$$\tag{6 } \phi ( f ) = \ a _ {*} ( t) f ( t) - \frac{b _ {*} ( t) \omega ( t) }{\pi i } \int\limits _ \Gamma \frac{f ( \tau ) }{\omega ( \tau ) ( \tau - t) } \ d \tau +$$

$$+ b _ {*} ( t) \omega ( t) p _ {\kappa - 1 } ( t),$$

where

$$a _ {*} = \ { \frac{a}{a ^ {2} - b ^ {2} } } ,\ \ b _ {*} = \ { \frac{b}{a ^ {2} - b ^ {2} } } ,$$

$$\omega ( t) = t ^ {- {\kappa / 2 } } \sqrt {a ^ {2} ( t) - b ^ {2} ( t) } \mathop{\rm exp} \left [ { \frac{1}{2 \pi i } } \int\limits _ \Gamma \frac{ \mathop{\rm ln} [ \tau ^ {- \kappa } G ( \tau )] }{\tau - t } d \tau \right ] ,$$

and $p _ {\kappa - 1 }$ is an arbitrary polynomial of degree $\kappa - 1$ ($p _ {- 1} = 0$). If $\kappa < 0$, then equation (3) is solvable in $H ( \Gamma )$ if and only if $f$ satisfies the condition

$$\int\limits _ \Gamma \frac{t ^ {k} }{\omega ( t) } f ( t) dt = 0,\ \ k = 0, \dots, - \kappa - 1.$$

When these conditions hold, (3) has a unique $H$-solution, given by the formula (6) with $p _ {\kappa - 1 } = 0$.

2) The singular integral equation adjoint to (3),

$$\tag{7 } a ( t) \psi ( t) - { \frac{1}{\pi i } } \int\limits _ \Gamma \frac{b ( \tau ) \psi ( \tau ) }{\tau - t } \ d \tau = g ( t),\ \ t \in \Gamma ,$$

is solvable in $H$ for any $g \in H ( \Gamma )$ if $\kappa \leq 0$, and all its $H$-solutions are given by the formula

$$\tag{8 } \psi ( t) = a _ {*} ( t) g ( t) +$$

$$+ { \frac{1}{\pi i \omega ( t) } } \int\limits _ \Gamma \frac{\omega ( \tau ) b _ {*} ( \tau ) g ( \tau ) }{\tau - t } d \tau + \frac{p _ {- \kappa - 1 } }{\omega ( t) } .$$

But if $\kappa > 0$, equation (7) is solvable if and only if $g$ satisfies the $\kappa$ conditions:

$$\int\limits _ \Gamma t ^ {k} b ( t) \omega ( t) g ( t) dt = 0,\ \ k = 0, \dots, \kappa - 1,$$

and if these conditions hold, the solution is given by (8) with $p _ {- \kappa - 1 } = 0$.

Noether's theorems. Let $\nu$ and $\nu ^ \prime$ be the numbers of linearly independent solutions of the homogeneous equations $K _ {0} \phi = 0$ and $K _ {0} ^ \prime \psi = 0$, respectively. Then the difference $\nu - \nu ^ \prime$ is called the index of the operator $K _ {0}$ or of the equation $K _ {0} \phi = 0$:

$$\mathop{\rm ind} K = \nu - \nu ^ \prime .$$

### Theorem 1.

The homogeneous singular integral equations $K _ {0} \phi = 0$ and $K _ {0} ^ \prime \psi = 0$ have a finite number of linearly independent solutions.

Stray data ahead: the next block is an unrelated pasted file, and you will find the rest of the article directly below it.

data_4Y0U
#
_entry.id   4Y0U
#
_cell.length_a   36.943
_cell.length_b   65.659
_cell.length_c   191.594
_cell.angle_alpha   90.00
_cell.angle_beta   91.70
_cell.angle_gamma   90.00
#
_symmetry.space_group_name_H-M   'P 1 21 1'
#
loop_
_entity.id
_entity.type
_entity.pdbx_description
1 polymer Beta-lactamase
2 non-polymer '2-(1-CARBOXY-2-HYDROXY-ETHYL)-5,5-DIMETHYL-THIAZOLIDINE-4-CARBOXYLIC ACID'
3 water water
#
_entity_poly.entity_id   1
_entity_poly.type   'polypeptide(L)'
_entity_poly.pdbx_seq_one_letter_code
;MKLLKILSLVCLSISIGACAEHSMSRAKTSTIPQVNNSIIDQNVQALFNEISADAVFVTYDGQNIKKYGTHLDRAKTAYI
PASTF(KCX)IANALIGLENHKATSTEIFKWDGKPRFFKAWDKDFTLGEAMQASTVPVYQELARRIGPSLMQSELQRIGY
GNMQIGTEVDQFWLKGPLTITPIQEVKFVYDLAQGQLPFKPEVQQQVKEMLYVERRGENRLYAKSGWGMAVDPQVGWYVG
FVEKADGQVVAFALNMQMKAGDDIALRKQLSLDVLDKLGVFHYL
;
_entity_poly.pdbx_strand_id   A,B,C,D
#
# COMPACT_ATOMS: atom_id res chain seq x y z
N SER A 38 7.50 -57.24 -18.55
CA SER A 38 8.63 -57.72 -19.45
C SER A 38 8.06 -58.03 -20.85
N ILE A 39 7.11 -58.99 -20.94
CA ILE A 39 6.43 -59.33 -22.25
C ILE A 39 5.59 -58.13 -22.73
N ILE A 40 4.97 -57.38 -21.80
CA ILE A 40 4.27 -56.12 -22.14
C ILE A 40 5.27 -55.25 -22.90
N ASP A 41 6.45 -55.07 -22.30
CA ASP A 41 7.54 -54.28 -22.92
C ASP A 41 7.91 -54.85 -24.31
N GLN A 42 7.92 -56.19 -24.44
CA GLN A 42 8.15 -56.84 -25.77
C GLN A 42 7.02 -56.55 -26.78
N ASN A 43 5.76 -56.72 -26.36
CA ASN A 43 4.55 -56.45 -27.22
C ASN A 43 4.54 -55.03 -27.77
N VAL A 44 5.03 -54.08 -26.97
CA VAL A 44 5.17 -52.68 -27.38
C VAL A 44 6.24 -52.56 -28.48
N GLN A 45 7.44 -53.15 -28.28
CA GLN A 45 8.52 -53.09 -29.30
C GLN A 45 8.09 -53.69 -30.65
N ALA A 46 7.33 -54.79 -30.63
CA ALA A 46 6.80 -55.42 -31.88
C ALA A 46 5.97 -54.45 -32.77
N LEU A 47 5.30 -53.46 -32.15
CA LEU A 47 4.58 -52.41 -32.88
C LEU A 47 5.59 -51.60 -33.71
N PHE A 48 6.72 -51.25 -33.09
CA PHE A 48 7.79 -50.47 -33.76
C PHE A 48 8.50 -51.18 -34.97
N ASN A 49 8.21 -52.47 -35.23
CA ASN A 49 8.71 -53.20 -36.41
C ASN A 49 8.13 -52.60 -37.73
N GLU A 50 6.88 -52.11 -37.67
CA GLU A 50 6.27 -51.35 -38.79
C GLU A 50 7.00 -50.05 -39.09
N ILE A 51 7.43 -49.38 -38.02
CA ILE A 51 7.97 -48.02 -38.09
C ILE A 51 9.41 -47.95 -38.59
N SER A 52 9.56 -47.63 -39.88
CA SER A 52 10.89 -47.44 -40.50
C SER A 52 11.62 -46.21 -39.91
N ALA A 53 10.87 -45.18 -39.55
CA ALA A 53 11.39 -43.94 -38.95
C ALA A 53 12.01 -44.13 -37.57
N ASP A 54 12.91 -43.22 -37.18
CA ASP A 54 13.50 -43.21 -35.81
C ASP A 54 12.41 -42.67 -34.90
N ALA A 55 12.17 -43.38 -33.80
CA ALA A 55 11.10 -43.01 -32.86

### Theorem 2.

Necessary and sufficient conditions for the solvability of the non-homogeneous equation (3) are:

$$\int\limits _ \Gamma f ( t) \psi _ {j} ( t) \ dt = 0,\ \ j = 1, \dots, \nu ^ \prime ,$$

where $\psi _ {1}, \dots, \psi _ {\nu ^ \prime }$ is a complete set of linearly independent solutions of the adjoint homogeneous equation $K _ {0} ^ \prime \psi = 0$.

### Theorem 3.

The index of $K _ {0}$ (cf. Index of an operator) is equal to the index of the function $G$ defined by equation (5), i.e.

$$\tag{9 } \mathop{\rm ind} K _ {0} = \ { \frac{1}{2 \pi } } \left [ \mathop{\rm arg} \frac{a - b }{a + b } \right ] _ \Gamma .$$

These theorems remain valid in the case of the general singular integral equation (1), that is, in these theorems $K _ {0}$, $K _ {0} ^ \prime$ can be replaced by $K$, $K ^ \prime$, respectively. It is only necessary to bear in mind that, in the case of general singular integral equations, $\nu$ and $\nu ^ \prime$ are both non-zero in general, in contrast to the case of characteristic singular integral equations, when one of them must be zero.

Theorems 1–3 are called after F. Noether, who first proved them [9] in the case of a one-dimensional singular integral equation with Hilbert kernel:

$$\tag{10 } a ( s) \phi ( s) + \frac{b ( s) }{2 \pi } \int\limits _ {- \pi } ^ \pi \phi ( t) \mathop{\rm cot} \ { \frac{t - s }{2} } dt +$$

$$+ \int\limits _ {- \pi } ^ \pi k ( s, t) \phi ( t) dt = f ( s),\ - \pi \leq s \leq \pi .$$

These theorems are analogous to the Fredholm theorems (see Fredholm equation) and differ from them only in that the numbers of linearly independent solutions of the homogeneous equation and its adjoint are in general distinct, that is, whereas the index of a Fredholm equation is always equal to zero, a singular integral equation can have non-zero index.

Like the Noether theorems, the formulas (6) and (8) remain valid in the case when $\Gamma = \cup \Gamma _ {k}$ consists of a finite number of smooth mutually-disjoint closed contours. In this case the symbol $[ \cdot ] _ \Gamma$ in (4) denotes the sum of the increments of the function between brackets after a circuit of each of the contours $\Gamma _ {k}$.

The case when $\Gamma$ is a finite union of smooth mutually-disjoint open contours requires special consideration. If $\phi$ is an $H$-function inside any closed part of every $\Gamma _ {k}$ not containing the end points, and if close to either end $c$ it can be written in the form $\phi ( t) = \phi _ {*} ( t) | t - c | ^ {- \alpha }$, $0 \leq \alpha = \textrm{ const } < 1$, where $\phi _ {*}$ is an $H$-function in a neighbourhood of $c$ containing $c$, then one says that $\phi$ belongs to the class $H ^ {*}$. If $a, b \in H$, $g, g \in H ^ {*}$ and in $H ^ {*}$ one looks for solutions of the equations (3), (7), then one can define $\kappa$ and $\phi$ in such a way that (6) and (8) remain valid. Furthermore, if one defines in a corresponding way subclasses of $H ^ {*}$ in which one looks for solutions of a given singular integral equation and its adjoint, then the Noether theorems also remain valid (see [1]).